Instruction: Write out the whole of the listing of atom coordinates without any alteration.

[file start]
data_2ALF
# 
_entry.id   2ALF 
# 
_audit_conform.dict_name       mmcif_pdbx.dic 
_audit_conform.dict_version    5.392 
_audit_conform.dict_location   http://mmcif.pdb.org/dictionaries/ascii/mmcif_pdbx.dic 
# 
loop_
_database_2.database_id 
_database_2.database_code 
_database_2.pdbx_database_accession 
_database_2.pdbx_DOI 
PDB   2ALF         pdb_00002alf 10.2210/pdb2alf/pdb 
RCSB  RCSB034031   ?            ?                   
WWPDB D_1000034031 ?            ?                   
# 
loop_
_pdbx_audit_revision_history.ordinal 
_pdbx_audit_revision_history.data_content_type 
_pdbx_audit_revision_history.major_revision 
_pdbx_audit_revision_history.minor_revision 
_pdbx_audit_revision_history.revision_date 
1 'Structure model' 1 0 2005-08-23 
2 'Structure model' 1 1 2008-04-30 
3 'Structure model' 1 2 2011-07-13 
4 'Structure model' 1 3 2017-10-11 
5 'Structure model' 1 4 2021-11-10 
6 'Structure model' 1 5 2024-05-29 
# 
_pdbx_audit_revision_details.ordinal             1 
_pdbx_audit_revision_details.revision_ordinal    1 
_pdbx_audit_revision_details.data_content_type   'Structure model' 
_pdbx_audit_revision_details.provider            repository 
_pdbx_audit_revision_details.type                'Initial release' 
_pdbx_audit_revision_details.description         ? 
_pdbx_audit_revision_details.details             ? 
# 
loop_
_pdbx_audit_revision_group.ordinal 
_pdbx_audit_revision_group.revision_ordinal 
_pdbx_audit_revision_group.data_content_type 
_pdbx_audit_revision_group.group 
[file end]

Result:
data_2ALF
# 
_entry.id   2ALF 
# 
_audit_conform.dict_name       mmcif_pdbx.dic 
_audit_conform.dict_version    5.392 
_audit_conform.dict_location   http://mmcif.pdb.org/dictionaries/ascii/mmcif_pdbx.dic 
# 
loop_
_database_2.database_id 
_database_2.database_code 
_database_2.pdbx_database_accession 
_database_2.pdbx_DOI 
PDB   2ALF         pdb_00002alf 10.2210/pdb2alf/pdb 
RCSB  RCSB034031   ?            ?                   
WWPDB D_1000034031 ?            ?                   
# 
loop_
_pdbx_audit_revision_history.ordinal 
_pdbx_audit_revision_history.data_content_type 
_pdbx_audit_revision_history.major_revision 
_pdbx_audit_revision_history.minor_revision 
_pdbx_audit_revision_history.revision_date 
1 'Structure model' 1 0 2005-08-23 
2 'Structure model' 1 1 2008-04-30 
3 'Structure model' 1 2 2011-07-13 
4 'Structure model' 1 3 2017-10-11 
5 'Structure model' 1 4 2021-11-10 
6 'Structure model' 1 5 2024-05-29 
# 
_pdbx_audit_revision_details.ordinal             1 
_pdbx_audit_revision_details.revision_ordinal    1 
_pdbx_audit_revision_details.data_content_type   'Structure model' 
_pdbx_audit_revision_details.provider            repository 
_pdbx_audit_revision_details.type                'Initial release' 
_pdbx_audit_revision_details.description         ? 
_pdbx_audit_revision_details.details             ? 
# 
loop_
_pdbx_audit_revision_group.ordinal 
_pdbx_audit_revision_group.revision_ordinal 
_pdbx_audit_revision_group.data_content_type 
_pdbx_audit_revision_group.group 